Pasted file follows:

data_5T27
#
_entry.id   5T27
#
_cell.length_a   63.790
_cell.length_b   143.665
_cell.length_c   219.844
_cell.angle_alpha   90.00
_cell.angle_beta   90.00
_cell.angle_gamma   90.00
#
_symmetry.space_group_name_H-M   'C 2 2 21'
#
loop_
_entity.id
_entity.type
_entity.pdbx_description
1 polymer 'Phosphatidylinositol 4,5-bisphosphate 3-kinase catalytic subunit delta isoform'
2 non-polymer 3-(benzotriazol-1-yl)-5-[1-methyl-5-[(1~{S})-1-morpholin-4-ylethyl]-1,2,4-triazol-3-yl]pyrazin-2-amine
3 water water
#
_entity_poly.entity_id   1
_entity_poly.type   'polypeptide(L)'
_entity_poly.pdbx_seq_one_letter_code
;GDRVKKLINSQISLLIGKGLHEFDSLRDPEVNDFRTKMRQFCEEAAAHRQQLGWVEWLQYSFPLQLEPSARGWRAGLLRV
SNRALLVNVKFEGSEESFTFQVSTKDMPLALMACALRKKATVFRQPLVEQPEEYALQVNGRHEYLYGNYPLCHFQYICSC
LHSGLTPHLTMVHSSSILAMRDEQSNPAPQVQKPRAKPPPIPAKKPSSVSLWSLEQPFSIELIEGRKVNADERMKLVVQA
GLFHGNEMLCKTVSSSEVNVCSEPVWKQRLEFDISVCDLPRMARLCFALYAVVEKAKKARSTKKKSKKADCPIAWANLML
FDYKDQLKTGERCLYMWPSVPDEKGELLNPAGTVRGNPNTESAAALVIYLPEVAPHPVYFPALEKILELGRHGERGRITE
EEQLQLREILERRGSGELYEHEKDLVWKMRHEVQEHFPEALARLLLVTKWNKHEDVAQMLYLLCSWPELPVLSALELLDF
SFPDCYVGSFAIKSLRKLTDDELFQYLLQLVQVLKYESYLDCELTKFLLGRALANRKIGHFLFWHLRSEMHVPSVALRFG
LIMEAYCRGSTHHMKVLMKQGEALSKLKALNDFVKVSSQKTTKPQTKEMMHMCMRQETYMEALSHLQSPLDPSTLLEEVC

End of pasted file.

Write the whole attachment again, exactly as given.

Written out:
data_5T27
#
_entry.id   5T27
#
_cell.length_a   63.790
_cell.length_b   143.665
_cell.length_c   219.844
_cell.angle_alpha   90.00
_cell.angle_beta   90.00
_cell.angle_gamma   90.00
#
_symmetry.space_group_name_H-M   'C 2 2 21'
#
loop_
_entity.id
_entity.type
_entity.pdbx_description
1 polymer 'Phosphatidylinositol 4,5-bisphosphate 3-kinase catalytic subunit delta isoform'
2 non-polymer 3-(benzotriazol-1-yl)-5-[1-methyl-5-[(1~{S})-1-morpholin-4-ylethyl]-1,2,4-triazol-3-yl]pyrazin-2-amine
3 water water
#
_entity_poly.entity_id   1
_entity_poly.type   'polypeptide(L)'
_entity_poly.pdbx_seq_one_letter_code
;GDRVKKLINSQISLLIGKGLHEFDSLRDPEVNDFRTKMRQFCEEAAAHRQQLGWVEWLQYSFPLQLEPSARGWRAGLLRV
SNRALLVNVKFEGSEESFTFQVSTKDMPLALMACALRKKATVFRQPLVEQPEEYALQVNGRHEYLYGNYPLCHFQYICSC
LHSGLTPHLTMVHSSSILAMRDEQSNPAPQVQKPRAKPPPIPAKKPSSVSLWSLEQPFSIELIEGRKVNADERMKLVVQA
GLFHGNEMLCKTVSSSEVNVCSEPVWKQRLEFDISVCDLPRMARLCFALYAVVEKAKKARSTKKKSKKADCPIAWANLML
FDYKDQLKTGERCLYMWPSVPDEKGELLNPAGTVRGNPNTESAAALVIYLPEVAPHPVYFPALEKILELGRHGERGRITE
EEQLQLREILERRGSGELYEHEKDLVWKMRHEVQEHFPEALARLLLVTKWNKHEDVAQMLYLLCSWPELPVLSALELLDF
SFPDCYVGSFAIKSLRKLTDDELFQYLLQLVQVLKYESYLDCELTKFLLGRALANRKIGHFLFWHLRSEMHVPSVALRFG
LIMEAYCRGSTHHMKVLMKQGEALSKLKALNDFVKVSSQKTTKPQTKEMMHMCMRQETYMEALSHLQSPLDPSTLLEEVC